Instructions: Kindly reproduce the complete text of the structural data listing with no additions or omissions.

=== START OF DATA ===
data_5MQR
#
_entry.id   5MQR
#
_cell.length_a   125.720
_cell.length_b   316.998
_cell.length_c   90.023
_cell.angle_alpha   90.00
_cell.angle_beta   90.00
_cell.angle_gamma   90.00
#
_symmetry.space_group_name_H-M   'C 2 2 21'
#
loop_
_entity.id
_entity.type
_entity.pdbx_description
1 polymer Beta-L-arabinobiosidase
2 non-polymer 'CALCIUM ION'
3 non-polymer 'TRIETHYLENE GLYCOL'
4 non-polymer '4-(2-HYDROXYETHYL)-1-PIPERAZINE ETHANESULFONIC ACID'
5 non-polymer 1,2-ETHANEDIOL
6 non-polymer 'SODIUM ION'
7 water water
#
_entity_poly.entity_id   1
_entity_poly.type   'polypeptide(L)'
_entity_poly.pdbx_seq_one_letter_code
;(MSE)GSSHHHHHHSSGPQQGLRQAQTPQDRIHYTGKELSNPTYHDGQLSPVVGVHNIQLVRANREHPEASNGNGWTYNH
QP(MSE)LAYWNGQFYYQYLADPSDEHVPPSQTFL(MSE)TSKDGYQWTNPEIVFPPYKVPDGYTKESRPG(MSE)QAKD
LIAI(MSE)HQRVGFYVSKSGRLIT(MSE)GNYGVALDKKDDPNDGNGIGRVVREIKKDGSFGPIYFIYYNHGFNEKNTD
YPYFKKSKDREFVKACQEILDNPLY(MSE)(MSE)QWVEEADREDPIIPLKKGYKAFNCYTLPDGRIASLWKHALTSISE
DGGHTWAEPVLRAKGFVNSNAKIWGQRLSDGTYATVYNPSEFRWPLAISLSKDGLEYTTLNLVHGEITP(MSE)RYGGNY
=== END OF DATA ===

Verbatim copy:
data_5MQR
#
_entry.id   5MQR
#
_cell.length_a   125.720
_cell.length_b   316.998
_cell.length_c   90.023
_cell.angle_alpha   90.00
_cell.angle_beta   90.00
_cell.angle_gamma   90.00
#
_symmetry.space_group_name_H-M   'C 2 2 21'
#
loop_
_entity.id
_entity.type
_entity.pdbx_description
1 polymer Beta-L-arabinobiosidase
2 non-polymer 'CALCIUM ION'
3 non-polymer 'TRIETHYLENE GLYCOL'
4 non-polymer '4-(2-HYDROXYETHYL)-1-PIPERAZINE ETHANESULFONIC ACID'
5 non-polymer 1,2-ETHANEDIOL
6 non-polymer 'SODIUM ION'
7 water water
#
_entity_poly.entity_id   1
_entity_poly.type   'polypeptide(L)'
_entity_poly.pdbx_seq_one_letter_code
;(MSE)GSSHHHHHHSSGPQQGLRQAQTPQDRIHYTGKELSNPTYHDGQLSPVVGVHNIQLVRANREHPEASNGNGWTYNH
QP(MSE)LAYWNGQFYYQYLADPSDEHVPPSQTFL(MSE)TSKDGYQWTNPEIVFPPYKVPDGYTKESRPG(MSE)QAKD
LIAI(MSE)HQRVGFYVSKSGRLIT(MSE)GNYGVALDKKDDPNDGNGIGRVVREIKKDGSFGPIYFIYYNHGFNEKNTD
YPYFKKSKDREFVKACQEILDNPLY(MSE)(MSE)QWVEEADREDPIIPLKKGYKAFNCYTLPDGRIASLWKHALTSISE
DGGHTWAEPVLRAKGFVNSNAKIWGQRLSDGTYATVYNPSEFRWPLAISLSKDGLEYTTLNLVHGEITP(MSE)RYGGNY